To: bangerth@dealii.org, gcc-gnats@gcc.gnu.org
Cc: biere@inf.ethz.ch, gcc-bugs@gcc.gnu.org, gcc-prs@gcc.gnu.org,
	nobody@gcc.gnu.org, steven.robbins@videotron.ca
Subject: Re: c/8743: receiving result from __builtin_return_address() beyond stack top causes segfault
Date: Thu, 05 Dec 2002 11:04:34 +0100

 Also: note that the work-around only fixes the problem for the *first*
 LEVEL at which it would otherwise seg-fault (which *is* just enough to
 enable backtracing in ccmalloc); it does nothing about the segfault at
 greater depth, which also happens in __builtin_frame_address(); if you
 use __builtin_frame_address(3) in place of __builtin_return_address(2)
 in the example code, you'll get a segfault just the same (on x86).
 
 [All of which rather hints that these functions do a zig-zag chain of
 pointer dereferences, which is missing an `are we zero yet' test.
 I naively imagine this will be easy to fix.]
 
 I've now had the opportunity to test the same on a ppc:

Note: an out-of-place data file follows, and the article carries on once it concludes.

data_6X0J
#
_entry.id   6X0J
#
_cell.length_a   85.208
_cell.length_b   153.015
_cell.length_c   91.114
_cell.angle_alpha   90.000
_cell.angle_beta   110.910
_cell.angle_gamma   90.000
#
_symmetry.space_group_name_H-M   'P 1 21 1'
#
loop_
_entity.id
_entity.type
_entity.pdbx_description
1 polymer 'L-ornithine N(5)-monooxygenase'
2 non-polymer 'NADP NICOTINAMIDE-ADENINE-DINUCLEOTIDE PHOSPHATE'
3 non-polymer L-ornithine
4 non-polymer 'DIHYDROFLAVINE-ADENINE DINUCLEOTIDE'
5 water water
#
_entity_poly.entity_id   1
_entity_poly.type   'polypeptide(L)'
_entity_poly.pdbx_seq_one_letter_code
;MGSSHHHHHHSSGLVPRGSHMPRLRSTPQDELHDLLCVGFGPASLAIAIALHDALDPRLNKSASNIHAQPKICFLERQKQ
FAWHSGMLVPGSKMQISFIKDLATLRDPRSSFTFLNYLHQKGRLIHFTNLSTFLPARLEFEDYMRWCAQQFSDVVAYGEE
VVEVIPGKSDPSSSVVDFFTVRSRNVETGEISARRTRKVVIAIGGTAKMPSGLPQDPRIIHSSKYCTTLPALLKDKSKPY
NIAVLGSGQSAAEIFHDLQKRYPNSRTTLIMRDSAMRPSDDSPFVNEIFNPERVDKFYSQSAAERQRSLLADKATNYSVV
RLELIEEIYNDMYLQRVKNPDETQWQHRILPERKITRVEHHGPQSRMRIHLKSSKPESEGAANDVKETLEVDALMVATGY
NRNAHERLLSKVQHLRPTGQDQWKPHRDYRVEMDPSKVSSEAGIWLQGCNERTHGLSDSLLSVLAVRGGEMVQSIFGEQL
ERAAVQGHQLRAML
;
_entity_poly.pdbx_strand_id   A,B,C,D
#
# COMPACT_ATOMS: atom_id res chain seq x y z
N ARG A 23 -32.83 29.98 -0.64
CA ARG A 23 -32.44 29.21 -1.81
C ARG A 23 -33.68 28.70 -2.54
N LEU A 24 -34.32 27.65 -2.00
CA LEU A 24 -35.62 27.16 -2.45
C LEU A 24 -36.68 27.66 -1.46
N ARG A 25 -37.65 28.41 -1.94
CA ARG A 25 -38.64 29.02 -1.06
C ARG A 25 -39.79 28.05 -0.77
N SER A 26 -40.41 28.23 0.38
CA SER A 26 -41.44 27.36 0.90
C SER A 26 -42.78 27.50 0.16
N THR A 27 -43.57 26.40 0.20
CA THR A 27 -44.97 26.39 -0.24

__builtin_return_address(2) segfaults, as does
 __builtin_frame_address(4), but
 __builtin_frame_address(3) actually succeeds !
 This is with a 2.95.? version and with 3.2.1.
 
 	Eddy.

Comment 5 Dara Hazeghi 2003-07-18 23:16:07 UTC
Confirmed still present with gcc 3.3 branch and mainline (20030717).
Comment 6 Andrew Pinski 2005-08-20 00:57:01 UTC
This is just a doc problem really.  Also note __builtin_return_address for other than 0 is just for 
debuging puposes.
Comment 7 eddy@opera.com 2005-08-25 11:19:19 UTC
Subject: Re:  receiving result from __builtin_return_address() beyond stack top causes segfault

> This is just a doc problem really.

If it is "just a doc problem" then the doc needs to change to say:

   __builtin_return_address(0) returns the address to which the
   current function will return; __builtin_return_address(1+n) may
   crash but if you're lucky it'll give the address to which the
   function indicated by __builtin_return_address(n) will return.
   This function is only provided for debug purposes.

but I'm deeply skeptical.  The function should either *not* take a
parameter (how far up the stack to look) or *not* crash when that
parameter is supplied or have some predictable way of knowing what
values to not pass as parameter if you don't want to crash.  Since the
pattern of calls that doesn't crash (i.e. my work-around, see earlier
notes on this bug) depends on hardware architecture, this means the
code needs to change, even if the documentation is changed.

	Eddy.